Lord Newby

My Lords, I am grateful to the noble Lord, Lord Willoughby de Broke, for introducing this amendment. Like every other issue that we have debated today, this is something that we have discussed at some length before, albeit on the basis of a slightly different amendment. I am not sure that these would be exactly the words that we would have put in an amendment on the point, but I find the arguments advanced by the noble Lord, and those advanced by the noble Viscount, Lord Bledisloe, in terms of ensuring that we get the best people judged by the largest number of their peers remaining under the Weatherill amendment, to be compelling.

Equally, we on these Benches are not of the view that the concept of representative hereditaries is one that we would wish to support. That is exactly the debate that we had in Committee. The noble and learned Lord the Lord Chancellor explained then that, under the Weatherill compromise, the concept of representative hereditary Peers had been accepted by the Government. We found that to be a depressing concept and we disagreed with the principle that lies behind it. We obviously accept that this is a matter not to be determined primarily at this stage and on the face of the Bill. Indeed, it is something which the Procedure Committee will want to consider.

However, when the Procedure Committee considers the matter, I hope the Government will adopt a rather more flexible attitude. If the Liberal Democrats, who will have three Members under the Weatherill proposals, feel, as a group, that we would like all of us to elect that number, it seems to me to be unacceptable that we should be told that we cannot do so. There should be scope for us to decide how we elect our three. If the Conservatives believe that their number, how ever many it is, should be elected just by the hereditaries, it seems to us to be entirely reasonable that that should be done. As I say, we will find it unacceptable and unnecessarily prescriptive if the Government seek to impose on us a method of electing our three which we believe to be less satisfactory than another method. When the noble and learned Lord replies, I hope that he will be able to be rather more flexible in the attitude that he adopts towards this issue.

Lord St. John of Bletso

My Lords, I rise to support this amendment although the Procedure Committee is soon to discuss this issue. It appears not just logical but also sensible that the electorate should, comprise both hereditary and life Peers. Clearly the objective of this Bill is to improve the efficacy of your Lordships' House and the objective of the Weatherill amendment was to select—I stress the word "select"—those hereditary Peers who will make the most valuable contribution to the work of your Lordships' House in the interim phase.

I entirely agree with the point made by my noble friend Lord Bledisloe that the Weatherill amendment does not seek to elect hereditary Peers to represent hereditaries. I do not intend to rehearse the many arguments that I am sure will be discussed once the report of the Procedure Committee is debated in your Lordships' House on Third Reading. However, my final point concerns public perception. Surely not just the public but also the Members in the other place—when this Bill is referred back to the other place—would consider it farcical if the hereditary Peers were to be elected purely by hereditaries. For this reason, I believe that the amendment enhances the logic of the Weatherill amendment and deserves the Government's support.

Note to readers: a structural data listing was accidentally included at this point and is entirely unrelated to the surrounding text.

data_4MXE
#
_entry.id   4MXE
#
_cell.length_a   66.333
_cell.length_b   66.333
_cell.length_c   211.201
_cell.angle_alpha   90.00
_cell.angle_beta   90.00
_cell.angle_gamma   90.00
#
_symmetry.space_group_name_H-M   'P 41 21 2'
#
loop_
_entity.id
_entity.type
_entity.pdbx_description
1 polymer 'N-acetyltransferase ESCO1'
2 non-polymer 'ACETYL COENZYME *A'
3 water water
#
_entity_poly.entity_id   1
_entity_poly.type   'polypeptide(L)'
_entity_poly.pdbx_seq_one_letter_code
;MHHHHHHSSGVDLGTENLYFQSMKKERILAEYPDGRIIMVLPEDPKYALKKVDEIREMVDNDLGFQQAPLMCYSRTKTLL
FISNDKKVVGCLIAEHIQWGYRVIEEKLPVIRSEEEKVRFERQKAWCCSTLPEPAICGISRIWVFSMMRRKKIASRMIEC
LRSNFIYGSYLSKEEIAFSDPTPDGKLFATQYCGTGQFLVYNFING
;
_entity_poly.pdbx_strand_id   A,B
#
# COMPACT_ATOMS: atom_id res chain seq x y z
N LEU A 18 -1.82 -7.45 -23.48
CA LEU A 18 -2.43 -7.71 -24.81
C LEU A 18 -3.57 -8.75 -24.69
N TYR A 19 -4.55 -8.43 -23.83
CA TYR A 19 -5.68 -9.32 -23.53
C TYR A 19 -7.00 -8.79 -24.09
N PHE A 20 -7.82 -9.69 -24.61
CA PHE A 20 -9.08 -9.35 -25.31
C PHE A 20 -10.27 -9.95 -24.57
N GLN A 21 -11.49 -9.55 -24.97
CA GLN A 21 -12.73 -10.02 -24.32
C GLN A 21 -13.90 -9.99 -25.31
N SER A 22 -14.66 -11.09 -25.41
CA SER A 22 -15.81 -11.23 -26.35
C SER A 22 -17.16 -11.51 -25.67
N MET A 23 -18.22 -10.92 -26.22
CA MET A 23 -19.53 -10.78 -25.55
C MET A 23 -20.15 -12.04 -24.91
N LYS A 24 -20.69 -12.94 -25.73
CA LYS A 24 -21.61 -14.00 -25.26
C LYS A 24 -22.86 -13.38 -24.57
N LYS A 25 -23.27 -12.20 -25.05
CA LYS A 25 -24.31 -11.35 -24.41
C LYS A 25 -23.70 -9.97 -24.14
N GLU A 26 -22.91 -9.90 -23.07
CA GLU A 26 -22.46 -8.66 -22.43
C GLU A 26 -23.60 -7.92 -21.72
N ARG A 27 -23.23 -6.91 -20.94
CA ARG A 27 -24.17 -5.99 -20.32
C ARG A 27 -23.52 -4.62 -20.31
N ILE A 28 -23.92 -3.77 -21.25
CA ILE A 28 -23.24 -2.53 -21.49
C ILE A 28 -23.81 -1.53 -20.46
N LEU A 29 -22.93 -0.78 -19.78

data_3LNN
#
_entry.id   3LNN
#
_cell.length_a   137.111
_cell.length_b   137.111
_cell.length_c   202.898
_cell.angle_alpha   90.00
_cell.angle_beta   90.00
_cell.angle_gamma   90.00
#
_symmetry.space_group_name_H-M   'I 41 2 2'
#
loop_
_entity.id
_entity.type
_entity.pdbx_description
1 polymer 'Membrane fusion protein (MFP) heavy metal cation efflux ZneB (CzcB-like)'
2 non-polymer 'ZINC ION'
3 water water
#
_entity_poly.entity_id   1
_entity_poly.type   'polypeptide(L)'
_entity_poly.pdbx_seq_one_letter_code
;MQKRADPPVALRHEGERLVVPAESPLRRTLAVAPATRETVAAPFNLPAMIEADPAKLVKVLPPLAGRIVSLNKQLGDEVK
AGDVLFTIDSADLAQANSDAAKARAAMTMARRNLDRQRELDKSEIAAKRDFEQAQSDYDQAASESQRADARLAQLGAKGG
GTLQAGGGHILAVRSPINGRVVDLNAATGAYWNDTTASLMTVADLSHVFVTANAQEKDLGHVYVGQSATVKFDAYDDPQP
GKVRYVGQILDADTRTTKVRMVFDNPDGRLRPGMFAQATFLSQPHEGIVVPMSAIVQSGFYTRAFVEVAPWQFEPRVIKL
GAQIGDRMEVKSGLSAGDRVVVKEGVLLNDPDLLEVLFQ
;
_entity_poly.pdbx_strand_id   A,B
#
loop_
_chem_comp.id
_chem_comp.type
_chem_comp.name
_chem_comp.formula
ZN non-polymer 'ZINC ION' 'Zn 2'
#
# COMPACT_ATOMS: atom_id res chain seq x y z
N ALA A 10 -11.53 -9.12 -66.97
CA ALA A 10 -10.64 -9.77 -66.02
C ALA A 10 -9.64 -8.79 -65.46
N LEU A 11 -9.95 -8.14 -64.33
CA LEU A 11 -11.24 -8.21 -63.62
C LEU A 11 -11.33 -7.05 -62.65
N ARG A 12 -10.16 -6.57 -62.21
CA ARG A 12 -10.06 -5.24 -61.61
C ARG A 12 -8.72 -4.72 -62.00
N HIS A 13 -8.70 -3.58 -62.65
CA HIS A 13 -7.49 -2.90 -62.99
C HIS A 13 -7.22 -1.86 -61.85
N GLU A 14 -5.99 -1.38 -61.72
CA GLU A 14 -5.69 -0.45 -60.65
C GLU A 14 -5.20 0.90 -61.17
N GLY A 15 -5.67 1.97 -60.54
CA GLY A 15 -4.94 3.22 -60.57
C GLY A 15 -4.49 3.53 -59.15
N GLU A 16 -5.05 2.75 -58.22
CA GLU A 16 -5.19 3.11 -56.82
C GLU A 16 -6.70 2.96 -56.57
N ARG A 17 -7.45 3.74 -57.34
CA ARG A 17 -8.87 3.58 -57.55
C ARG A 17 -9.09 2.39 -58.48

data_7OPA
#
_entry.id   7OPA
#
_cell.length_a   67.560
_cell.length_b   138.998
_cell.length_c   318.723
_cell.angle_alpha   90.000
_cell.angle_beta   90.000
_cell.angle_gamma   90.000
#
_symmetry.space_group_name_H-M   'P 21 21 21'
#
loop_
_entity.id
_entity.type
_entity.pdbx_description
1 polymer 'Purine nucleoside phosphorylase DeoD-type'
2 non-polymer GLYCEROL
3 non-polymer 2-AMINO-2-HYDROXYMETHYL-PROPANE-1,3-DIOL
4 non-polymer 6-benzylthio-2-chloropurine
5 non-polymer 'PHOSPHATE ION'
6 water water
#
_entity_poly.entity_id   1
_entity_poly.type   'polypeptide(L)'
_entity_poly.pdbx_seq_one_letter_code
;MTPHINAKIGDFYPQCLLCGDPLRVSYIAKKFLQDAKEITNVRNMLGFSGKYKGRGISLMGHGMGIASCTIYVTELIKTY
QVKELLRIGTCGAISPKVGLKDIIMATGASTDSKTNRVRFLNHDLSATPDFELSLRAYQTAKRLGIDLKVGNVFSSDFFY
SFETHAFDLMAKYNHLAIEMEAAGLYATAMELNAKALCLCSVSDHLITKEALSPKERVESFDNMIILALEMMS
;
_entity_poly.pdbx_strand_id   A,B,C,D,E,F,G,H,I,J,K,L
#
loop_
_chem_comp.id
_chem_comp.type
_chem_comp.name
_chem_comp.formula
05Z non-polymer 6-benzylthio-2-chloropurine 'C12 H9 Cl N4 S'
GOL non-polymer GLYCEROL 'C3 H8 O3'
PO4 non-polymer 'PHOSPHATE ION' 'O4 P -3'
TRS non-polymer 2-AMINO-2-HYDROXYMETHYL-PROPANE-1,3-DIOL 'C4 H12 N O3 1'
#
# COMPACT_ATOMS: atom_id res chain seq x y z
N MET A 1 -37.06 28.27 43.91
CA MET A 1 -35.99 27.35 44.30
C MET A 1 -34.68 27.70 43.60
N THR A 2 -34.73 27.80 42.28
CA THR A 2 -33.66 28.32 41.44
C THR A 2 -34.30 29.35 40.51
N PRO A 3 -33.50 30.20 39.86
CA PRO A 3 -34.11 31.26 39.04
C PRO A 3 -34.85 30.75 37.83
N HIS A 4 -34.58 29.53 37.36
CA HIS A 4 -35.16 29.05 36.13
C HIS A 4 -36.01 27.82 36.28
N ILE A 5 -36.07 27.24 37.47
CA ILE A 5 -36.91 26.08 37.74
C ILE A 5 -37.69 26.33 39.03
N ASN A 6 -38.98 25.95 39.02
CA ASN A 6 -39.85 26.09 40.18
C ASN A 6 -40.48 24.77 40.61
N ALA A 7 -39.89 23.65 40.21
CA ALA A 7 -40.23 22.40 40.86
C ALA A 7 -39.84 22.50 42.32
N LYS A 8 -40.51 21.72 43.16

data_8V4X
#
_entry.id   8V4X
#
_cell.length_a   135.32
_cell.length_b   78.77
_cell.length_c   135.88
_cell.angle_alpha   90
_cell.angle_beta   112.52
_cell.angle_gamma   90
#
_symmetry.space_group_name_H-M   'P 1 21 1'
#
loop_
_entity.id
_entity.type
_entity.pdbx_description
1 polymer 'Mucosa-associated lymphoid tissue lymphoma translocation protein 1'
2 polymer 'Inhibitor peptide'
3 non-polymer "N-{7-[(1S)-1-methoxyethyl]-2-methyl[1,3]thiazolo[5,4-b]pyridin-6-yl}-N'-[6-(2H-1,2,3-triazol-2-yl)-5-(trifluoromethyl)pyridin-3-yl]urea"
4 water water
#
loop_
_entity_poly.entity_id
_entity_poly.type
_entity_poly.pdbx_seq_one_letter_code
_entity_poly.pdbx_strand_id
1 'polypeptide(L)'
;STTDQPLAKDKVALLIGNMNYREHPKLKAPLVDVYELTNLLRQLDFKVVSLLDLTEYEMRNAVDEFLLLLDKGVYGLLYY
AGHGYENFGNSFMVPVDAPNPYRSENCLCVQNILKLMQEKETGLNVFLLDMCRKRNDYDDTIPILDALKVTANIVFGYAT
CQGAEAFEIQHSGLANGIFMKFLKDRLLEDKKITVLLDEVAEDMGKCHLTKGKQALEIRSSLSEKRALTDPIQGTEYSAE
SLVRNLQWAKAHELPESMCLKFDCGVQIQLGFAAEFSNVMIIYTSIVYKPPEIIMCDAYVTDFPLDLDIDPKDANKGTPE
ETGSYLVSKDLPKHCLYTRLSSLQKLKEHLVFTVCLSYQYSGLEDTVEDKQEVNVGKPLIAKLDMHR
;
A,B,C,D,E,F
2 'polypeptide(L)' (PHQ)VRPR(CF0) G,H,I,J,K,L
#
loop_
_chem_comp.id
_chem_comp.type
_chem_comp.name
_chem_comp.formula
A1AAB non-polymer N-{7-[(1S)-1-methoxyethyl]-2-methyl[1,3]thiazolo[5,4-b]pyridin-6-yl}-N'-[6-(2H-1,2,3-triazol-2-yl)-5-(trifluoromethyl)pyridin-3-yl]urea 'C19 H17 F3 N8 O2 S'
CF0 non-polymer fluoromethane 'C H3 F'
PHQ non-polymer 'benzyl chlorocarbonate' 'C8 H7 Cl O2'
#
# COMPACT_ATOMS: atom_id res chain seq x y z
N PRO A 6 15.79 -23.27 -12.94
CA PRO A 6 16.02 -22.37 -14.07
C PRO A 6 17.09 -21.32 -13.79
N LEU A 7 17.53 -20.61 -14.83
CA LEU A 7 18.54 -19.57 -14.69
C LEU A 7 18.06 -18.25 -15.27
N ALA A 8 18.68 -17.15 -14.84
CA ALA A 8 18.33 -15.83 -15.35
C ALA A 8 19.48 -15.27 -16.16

Lord Pearson of Rannoch

My Lords, I too support this amendment because, as other noble Lords have said, if all Peers are to elect those who will be staying, that must make for a more knowledgeable electorate and therefore for better qualified Peers. It seems to me that the trouble with the Weatherill/Cranborne amendment—with or without the somewhat inaccurate allusions of my noble friend Lord Cranborne to White's Club—is that many Peers will be able to vote who hardly ever come here and cannot know who they are voting for. By the same token, I should have thought that some minimum attendance requirement for the electorate would be a good thing because, once again, it would make for a more knowledgeable electorate and therefore far a better quality of Peer to be elected, which I am sure is what we all seek to achieve. As I say, I support the amendment.

Lord Strathclyde

My Lords, an interesting argument is being put forward that hereditary Peers cannot possibly be trusted to select a number of their own to represent them in Parliament. That may be true—but if it is true, then let us say it. Let us say that only the life Peers can give this system any credibility. I find that mildly offensive. I find the thought that my future is to be decided by the life Peers rather odd; I object to it. I should much rather put my future in the hands of my fellow hereditary Peers.

There is an argument that the hereditary Peers will get together; that there will be a "chums' pact"; that they will say "I was at school with you; therefore will you vote for me?" From my experience of people with whom I was at school—I am glad to say that there is no one in the House with whom I was at school—that may be a very negative argument to use. I sense no evidence to suggest that the hereditary peerage is unable to select a number of themselves to represent them in Parliament.

The argument that they will be delegates is absurd. The idea that an elected hereditary Peer will be a delegate of anybody is laughable. Peers are here on their own honour and merits and represent no one. That should continue.